By Adam Frazier

After moving to San Francisco, 40-year-old Harvey Milk became a Gay Rights activist and political hopeful. On his third attempt, he was elected to San Francisco’s Board of Supervisors in 1977, making him the first openly gay man to be elected to public office in the United States.

From director Gus Van Sant (“Good Will Hunting”) and screenwriter Dustin Lance Black (“Big Love”), “Milk” is the first fictional feature to explore the private aspects of Harvey Milk’s personal life and career. Though Milk has been the subject of several books, as well as the Academy Award-winning documentary feature, “The Times of Harvey Milk” (1984), it is in this film that his humanity is brought to the forefront – with the help of Sean Penn.

Throughout the film’s 128-minute length, Penn makes sure the vulnerability, insecurity, empathy and pure determination of Harvey Milk are impeccably displayed. Penn never creates a perfect superhero but instead embodies a multifaceted individual who became a crucial part of the Gay Rights movement.

Milk had a habit of opening speeches with the line, “My name is Harvey milk, and I want to recruit you.” He was a man who sought out others and had lengthy discussions and conversations in order to better understand them. In an impassioned speech, Milk reminded the country of the truths it was founded on. “All men are created equal. No matter how hard you try, you can never erase those words.”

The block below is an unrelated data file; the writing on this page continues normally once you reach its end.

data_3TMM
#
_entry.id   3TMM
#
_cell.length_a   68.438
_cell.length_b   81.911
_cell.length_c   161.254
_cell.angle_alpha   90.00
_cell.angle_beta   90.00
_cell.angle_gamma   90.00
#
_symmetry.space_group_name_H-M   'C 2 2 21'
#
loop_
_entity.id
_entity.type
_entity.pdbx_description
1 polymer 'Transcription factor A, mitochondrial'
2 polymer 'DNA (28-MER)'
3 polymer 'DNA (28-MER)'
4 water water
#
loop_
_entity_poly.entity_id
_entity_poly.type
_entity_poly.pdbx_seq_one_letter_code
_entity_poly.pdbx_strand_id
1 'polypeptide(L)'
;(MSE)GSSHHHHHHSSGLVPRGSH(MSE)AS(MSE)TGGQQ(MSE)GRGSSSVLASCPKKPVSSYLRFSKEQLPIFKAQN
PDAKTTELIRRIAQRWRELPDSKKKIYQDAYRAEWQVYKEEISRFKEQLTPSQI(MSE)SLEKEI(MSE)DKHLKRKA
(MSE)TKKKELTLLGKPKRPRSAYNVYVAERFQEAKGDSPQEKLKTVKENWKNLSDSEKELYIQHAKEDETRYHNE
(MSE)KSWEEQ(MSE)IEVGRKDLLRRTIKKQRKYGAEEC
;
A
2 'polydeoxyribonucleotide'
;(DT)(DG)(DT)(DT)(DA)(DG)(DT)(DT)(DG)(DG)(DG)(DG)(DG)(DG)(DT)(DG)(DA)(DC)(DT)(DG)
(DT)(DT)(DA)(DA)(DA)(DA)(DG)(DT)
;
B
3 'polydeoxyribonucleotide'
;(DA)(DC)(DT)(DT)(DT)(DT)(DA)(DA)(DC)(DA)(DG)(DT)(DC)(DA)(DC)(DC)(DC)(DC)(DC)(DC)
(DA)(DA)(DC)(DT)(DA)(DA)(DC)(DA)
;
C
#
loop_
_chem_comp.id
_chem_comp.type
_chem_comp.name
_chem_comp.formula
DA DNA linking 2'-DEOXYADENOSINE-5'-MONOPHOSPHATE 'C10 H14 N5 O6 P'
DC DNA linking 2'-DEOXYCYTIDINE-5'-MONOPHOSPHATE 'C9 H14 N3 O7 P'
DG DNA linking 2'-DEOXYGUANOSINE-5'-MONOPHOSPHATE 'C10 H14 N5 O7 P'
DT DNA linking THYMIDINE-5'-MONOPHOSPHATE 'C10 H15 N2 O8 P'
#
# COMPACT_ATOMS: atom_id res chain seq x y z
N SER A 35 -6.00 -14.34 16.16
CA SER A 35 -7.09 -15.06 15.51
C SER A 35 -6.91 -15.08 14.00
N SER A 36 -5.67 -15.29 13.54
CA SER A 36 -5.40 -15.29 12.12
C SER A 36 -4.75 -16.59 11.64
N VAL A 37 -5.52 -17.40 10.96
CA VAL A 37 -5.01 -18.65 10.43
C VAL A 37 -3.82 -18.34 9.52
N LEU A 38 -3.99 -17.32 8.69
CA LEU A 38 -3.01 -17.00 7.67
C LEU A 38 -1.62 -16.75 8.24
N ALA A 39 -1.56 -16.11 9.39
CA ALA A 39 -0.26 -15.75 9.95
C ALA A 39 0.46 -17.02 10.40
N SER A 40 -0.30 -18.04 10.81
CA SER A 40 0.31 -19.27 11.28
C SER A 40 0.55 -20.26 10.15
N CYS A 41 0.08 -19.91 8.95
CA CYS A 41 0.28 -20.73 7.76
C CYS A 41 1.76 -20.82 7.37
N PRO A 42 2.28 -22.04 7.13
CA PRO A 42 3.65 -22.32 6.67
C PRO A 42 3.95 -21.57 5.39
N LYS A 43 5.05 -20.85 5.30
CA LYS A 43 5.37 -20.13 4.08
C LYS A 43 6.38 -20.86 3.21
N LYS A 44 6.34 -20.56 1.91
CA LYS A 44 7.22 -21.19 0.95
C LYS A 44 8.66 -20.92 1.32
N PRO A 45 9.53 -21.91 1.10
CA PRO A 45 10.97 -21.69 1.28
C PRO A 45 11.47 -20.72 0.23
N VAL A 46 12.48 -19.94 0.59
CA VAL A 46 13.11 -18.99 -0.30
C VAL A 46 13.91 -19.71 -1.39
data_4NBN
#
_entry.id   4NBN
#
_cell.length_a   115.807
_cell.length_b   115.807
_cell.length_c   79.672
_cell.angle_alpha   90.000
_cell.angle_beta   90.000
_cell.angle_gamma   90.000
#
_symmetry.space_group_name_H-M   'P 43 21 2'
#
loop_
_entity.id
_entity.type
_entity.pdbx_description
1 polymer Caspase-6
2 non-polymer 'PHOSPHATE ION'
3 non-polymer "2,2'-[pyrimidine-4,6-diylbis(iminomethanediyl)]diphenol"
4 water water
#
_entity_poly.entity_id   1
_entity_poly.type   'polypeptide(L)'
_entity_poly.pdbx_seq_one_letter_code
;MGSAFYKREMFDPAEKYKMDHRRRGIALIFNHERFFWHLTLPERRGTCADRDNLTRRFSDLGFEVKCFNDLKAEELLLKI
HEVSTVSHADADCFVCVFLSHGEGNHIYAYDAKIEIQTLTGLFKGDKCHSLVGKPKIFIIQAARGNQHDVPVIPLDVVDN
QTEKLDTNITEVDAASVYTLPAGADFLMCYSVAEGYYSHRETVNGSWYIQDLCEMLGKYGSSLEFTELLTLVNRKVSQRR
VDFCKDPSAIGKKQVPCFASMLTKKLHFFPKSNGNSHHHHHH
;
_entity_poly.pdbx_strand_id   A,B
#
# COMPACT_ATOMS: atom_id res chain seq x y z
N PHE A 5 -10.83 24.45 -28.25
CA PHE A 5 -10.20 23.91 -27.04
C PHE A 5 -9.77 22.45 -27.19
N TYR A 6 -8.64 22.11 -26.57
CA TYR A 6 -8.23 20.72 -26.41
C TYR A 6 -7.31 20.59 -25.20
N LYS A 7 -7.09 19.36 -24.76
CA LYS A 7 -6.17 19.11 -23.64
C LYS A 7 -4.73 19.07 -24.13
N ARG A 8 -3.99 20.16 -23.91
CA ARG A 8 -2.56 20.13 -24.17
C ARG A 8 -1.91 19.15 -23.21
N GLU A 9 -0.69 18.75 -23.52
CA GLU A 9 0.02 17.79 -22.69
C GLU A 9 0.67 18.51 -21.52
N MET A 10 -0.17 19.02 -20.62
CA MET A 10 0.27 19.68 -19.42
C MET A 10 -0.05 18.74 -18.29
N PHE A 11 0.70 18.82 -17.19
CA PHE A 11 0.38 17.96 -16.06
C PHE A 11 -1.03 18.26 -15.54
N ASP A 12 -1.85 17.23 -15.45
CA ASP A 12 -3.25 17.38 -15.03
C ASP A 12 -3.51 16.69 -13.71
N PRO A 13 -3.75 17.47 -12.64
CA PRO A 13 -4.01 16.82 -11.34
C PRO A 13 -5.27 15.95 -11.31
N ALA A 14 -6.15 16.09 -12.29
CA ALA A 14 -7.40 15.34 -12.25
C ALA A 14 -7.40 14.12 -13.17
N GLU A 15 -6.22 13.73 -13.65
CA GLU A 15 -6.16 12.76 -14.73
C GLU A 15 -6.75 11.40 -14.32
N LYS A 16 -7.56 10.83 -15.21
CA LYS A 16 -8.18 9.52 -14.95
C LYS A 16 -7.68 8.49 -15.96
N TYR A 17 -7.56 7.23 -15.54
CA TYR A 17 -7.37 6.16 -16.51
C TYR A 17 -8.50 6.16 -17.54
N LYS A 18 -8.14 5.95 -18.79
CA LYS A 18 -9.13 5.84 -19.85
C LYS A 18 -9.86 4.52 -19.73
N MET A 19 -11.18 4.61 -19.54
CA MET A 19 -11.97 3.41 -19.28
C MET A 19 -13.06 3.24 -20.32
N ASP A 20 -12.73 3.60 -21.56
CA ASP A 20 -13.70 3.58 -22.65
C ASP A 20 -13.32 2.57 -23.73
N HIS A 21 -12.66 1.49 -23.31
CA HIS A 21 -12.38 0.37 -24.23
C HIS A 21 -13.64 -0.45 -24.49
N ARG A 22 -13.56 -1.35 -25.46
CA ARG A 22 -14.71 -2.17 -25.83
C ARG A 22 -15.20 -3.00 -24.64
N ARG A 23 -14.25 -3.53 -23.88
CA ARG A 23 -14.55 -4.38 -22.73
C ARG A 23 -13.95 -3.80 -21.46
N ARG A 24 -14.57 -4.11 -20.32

While the film is anchored by Sean Penn’s powerful performance, “Milk” is one of the more well-written, directed and acted films to grace cinemas in a long time. 2008 has been a wonderful year for film and performances, and no doubt has “Milk” quickly climbed to the top of the list. It’s a triumphant historical drama that delves into the life of a man every bit as important as Martin Luther King or John F. Kennedy, but seldom known outside of the Gay and Lesbian community.

Much like Ron Howard’s “Frost / Nixon,” this film immediately submerges you in atmosphere of ‘70s America. Everything on display in “Milk” has a subtle charm to it, even Josh Brolin’s stifling portrayal of fellow San Francisco Supervisor Don White. White’s family-oriented straight-laced homophobia fuels the ear-to-ear grins and never-ending humanity of Penn’s Milk.

“Milk” is no doubt Van Sant’s best film since 1997’s “Good Will Hunting,” though without Sean Penn’s award-worthy performance, I doubt it would amount to more than your average biographical feature.

Even if you have no interest in the subject matter, “Milk” is an inspiring and important motion picture that should be seen. It’s a film everyone can take something positive from, and in this day and age, that is a rarity in itself.

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